During the last few years a number of important studies have been performed showing that hard-training athletes may actually
need vastly more protein than average people. The new experiments also measure nitrogen lost in sweat, which the older
studies failed to do. Also, the new experiments are much more realistic, using experienced athletes in intense training
programs. A significant amount of nitrogen can be lost in sweat, and if this is factored in, intense-training athletes may
need two or three times as much protein as an average person to maintain nitrogen balance.
Do athletes need more protein? Yes, definitely, they need significantly more protein than sedentary people. The controversy
is over on this matter. Now even the old- school nutritionists agree. Do bodybuilders need more protein so they can have
more substrate to build new muscle tissue? No, they need more protein because they excrete more nitrogen during exercise.
Very little extra protein is needed to build new muscle tissue, but a lot of extra protein is needed to make up for that
which is burned as fuel during exercise.
The branched-chain amino acids, (BCAA's) are of special importance to athletes because they are metabolized in muscle
rather than in the liver. Researchers estimate that about one-third of all the amino acids entering the liver from the
portal vein are used for protein synthesis by the liver (serum proteins) or are converted to glucose or used for energy by
the liver. Thus a high- protein meal only increases serum amino-acid levels by about 20 percent.
Well, so what, and what does all this have to do with bodybuilding? The liver does not have the enzymes to metabolize the
BCAA's, and this means that the BCAA's increase markedly in the bloodstream after a meal. (They pass straight through the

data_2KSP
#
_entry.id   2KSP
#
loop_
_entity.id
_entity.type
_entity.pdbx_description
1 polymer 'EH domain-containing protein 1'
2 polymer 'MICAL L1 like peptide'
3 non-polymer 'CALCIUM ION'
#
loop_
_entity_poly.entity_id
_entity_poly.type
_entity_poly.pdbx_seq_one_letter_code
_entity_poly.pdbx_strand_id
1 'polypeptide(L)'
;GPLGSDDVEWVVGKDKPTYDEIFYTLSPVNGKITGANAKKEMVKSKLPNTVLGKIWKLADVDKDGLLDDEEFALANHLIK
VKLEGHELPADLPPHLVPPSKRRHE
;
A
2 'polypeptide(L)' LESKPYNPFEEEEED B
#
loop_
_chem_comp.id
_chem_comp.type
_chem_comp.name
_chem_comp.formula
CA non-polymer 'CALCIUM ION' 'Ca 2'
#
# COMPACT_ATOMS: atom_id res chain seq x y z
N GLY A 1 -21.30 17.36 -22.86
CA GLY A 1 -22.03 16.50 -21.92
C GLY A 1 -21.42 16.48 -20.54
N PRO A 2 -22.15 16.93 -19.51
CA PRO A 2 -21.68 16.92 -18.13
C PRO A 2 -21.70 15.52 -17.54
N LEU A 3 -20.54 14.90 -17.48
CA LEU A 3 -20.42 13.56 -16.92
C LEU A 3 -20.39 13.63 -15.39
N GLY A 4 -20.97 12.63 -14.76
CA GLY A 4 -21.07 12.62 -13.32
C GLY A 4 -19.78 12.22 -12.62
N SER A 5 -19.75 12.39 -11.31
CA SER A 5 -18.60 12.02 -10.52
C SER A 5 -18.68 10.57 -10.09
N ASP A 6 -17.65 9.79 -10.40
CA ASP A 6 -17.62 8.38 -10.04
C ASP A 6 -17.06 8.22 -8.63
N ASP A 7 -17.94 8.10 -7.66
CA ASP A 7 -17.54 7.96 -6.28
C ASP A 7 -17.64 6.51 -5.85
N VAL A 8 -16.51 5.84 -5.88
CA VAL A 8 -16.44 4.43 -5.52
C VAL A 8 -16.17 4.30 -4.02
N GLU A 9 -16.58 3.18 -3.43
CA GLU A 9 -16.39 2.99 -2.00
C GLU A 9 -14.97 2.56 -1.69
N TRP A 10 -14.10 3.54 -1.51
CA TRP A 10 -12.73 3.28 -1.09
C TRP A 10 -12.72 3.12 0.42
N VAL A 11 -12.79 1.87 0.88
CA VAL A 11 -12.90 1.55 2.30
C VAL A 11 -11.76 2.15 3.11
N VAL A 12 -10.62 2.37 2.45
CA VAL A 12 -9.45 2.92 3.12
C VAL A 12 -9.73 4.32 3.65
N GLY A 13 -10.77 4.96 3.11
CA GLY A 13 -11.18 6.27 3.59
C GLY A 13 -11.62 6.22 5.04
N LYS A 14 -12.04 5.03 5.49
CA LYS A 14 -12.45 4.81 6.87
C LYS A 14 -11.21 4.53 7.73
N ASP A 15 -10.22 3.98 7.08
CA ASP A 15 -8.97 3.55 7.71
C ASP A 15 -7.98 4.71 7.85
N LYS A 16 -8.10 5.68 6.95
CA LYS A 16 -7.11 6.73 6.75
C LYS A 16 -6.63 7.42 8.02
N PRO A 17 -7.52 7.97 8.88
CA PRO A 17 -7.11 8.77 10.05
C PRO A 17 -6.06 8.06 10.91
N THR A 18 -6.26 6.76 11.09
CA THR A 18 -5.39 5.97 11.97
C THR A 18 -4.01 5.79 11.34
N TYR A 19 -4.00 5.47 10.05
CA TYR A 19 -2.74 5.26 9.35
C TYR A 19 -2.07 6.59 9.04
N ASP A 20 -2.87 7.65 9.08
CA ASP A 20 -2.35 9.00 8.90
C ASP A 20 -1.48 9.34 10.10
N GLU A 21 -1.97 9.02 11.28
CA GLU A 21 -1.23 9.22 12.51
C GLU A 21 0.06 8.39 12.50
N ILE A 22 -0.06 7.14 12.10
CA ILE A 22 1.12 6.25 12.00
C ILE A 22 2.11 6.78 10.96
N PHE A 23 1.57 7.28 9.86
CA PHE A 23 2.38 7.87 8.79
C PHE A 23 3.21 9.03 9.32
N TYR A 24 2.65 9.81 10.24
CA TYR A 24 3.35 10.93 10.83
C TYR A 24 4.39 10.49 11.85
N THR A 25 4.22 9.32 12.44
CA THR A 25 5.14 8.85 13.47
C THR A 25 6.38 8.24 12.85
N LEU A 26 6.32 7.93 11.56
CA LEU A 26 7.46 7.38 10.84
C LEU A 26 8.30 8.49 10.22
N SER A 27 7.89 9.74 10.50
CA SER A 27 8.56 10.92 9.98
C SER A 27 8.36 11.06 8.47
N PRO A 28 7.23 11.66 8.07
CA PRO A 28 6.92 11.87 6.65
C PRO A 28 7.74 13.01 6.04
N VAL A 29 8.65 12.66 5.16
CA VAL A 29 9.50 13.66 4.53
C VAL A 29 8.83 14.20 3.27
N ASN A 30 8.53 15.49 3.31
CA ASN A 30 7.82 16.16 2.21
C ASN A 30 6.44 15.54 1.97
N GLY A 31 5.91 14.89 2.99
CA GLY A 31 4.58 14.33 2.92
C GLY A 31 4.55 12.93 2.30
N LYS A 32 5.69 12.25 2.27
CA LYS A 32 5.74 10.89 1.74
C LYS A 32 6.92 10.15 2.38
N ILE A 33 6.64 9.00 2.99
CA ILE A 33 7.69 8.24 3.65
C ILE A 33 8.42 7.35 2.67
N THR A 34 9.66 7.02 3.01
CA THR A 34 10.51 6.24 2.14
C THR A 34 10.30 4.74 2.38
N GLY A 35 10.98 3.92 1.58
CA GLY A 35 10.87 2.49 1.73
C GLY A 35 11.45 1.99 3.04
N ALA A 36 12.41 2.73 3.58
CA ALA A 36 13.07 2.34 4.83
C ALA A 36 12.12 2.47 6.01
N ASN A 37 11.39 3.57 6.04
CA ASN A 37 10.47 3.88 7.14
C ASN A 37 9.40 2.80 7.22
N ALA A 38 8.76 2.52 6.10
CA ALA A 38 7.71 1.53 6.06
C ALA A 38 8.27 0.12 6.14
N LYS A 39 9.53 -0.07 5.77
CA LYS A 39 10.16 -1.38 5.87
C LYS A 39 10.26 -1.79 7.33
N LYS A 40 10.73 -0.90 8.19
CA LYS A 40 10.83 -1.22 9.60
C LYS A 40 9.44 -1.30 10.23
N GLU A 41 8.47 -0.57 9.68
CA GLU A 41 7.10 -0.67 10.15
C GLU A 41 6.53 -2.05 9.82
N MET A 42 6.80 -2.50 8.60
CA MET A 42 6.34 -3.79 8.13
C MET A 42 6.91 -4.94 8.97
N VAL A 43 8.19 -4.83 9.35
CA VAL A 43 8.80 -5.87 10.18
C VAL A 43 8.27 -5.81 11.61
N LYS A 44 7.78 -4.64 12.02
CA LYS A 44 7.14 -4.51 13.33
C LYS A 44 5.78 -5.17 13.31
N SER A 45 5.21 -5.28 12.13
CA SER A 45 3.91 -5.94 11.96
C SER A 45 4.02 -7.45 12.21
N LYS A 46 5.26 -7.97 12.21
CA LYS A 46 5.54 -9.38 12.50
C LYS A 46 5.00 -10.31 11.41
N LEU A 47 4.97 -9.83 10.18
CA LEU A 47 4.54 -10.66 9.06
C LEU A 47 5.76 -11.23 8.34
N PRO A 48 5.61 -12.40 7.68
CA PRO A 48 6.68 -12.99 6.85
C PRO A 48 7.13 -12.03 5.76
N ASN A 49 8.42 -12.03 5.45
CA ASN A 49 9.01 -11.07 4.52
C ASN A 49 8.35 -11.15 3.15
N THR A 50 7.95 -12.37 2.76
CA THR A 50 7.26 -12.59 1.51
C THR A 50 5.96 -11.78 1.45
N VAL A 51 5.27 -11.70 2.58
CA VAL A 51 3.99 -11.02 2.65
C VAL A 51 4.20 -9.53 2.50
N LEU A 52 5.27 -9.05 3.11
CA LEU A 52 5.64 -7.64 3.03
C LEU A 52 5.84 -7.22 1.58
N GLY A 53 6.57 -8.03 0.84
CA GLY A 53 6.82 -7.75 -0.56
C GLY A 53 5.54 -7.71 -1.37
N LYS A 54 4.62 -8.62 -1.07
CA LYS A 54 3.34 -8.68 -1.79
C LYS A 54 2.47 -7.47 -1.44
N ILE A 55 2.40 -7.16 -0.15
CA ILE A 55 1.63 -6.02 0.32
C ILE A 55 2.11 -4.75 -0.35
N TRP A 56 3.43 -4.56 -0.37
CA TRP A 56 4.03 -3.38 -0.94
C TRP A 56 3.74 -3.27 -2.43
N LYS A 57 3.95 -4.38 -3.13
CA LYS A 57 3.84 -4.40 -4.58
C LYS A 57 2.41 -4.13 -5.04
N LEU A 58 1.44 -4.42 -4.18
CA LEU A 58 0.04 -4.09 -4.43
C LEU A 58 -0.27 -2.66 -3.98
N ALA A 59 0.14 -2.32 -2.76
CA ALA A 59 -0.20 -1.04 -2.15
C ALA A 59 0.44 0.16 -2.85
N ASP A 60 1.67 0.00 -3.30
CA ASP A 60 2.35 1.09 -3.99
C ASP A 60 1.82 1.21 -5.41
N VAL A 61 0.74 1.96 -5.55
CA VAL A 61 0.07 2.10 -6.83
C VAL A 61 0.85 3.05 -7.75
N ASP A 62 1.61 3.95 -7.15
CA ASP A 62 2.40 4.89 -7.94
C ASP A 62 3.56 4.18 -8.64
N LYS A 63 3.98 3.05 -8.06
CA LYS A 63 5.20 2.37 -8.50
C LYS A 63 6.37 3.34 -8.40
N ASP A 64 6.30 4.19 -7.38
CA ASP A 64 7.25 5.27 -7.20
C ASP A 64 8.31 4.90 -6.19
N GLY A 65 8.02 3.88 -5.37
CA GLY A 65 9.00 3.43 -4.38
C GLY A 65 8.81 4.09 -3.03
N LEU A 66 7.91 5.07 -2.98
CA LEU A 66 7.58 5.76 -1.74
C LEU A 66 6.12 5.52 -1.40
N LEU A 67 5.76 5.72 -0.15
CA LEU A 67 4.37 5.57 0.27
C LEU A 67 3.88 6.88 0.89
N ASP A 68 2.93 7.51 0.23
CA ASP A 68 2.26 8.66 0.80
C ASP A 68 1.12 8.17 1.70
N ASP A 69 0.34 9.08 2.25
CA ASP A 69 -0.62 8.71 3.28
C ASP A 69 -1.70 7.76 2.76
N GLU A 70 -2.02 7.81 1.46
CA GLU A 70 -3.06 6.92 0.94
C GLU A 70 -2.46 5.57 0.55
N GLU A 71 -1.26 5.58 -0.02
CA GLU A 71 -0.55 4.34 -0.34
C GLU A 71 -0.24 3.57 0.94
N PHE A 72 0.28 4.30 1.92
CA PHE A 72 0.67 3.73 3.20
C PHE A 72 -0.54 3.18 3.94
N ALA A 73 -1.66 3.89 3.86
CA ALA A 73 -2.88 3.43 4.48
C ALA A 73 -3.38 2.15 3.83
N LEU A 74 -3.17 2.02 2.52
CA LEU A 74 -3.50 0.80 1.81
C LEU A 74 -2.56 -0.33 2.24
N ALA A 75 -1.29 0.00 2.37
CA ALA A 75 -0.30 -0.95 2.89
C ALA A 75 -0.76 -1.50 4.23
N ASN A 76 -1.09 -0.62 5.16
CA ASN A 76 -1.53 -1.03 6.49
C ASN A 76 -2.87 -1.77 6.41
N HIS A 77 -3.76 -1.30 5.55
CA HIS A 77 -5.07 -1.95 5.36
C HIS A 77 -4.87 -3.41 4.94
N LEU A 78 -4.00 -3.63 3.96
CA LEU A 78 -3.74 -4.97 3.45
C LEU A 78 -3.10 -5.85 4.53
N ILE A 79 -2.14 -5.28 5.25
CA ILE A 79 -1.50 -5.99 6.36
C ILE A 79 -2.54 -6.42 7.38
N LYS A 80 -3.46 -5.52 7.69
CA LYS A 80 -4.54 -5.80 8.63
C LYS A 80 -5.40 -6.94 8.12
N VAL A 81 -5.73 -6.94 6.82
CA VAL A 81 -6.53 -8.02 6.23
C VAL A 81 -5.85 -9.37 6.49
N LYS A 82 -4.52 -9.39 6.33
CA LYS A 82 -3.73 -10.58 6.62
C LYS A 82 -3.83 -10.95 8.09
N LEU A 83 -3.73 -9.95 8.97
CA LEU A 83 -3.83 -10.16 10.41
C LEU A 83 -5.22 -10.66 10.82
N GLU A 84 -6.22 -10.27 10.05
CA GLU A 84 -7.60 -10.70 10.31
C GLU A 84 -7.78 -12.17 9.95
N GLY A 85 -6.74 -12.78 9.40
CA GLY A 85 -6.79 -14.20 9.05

liver without being broken down.) In fact, the BCAA's can account for about 70 percent of the amino acids released from the
small intestine via the liver to the rest of the body.
Are you starting to get the idea that the branched-chain aminos are important in muscle protein metabolism? Indeed, we
know that BCAAs account for 50 to 90 percent of the amino acids taken up by muscle tissue in the three hours following a
protein meal. The branched-chain aminos are also effective at stimulating insulin secretion, which in turn stimulates
So what's the bottom line here? First off, BCAA's account for 50 to 90 percent of the amino acids taken up by muscle after
a protein meal. Once there, they are available to serve as substrate for protein synthesis. They increase insulin, further
stimulating protein synthesis. This is their anabolic effect. During periods of intense exercise they can be burned for
energy, helping prevent breakdown of muscle tissue to use as fuel. This is their anti-catabolic effect.
You can see why supplementation with branched-chain amino acids is a good practice. The best way to use it is to take it
with meals, and to eat six small meals per day. The most important times to take it are the meal before your workout and
the meal after your workout. Combine these supplements with a healthful diet adequate in calories and protein, and I think
you've got the best muscle-building program modern science has to offer.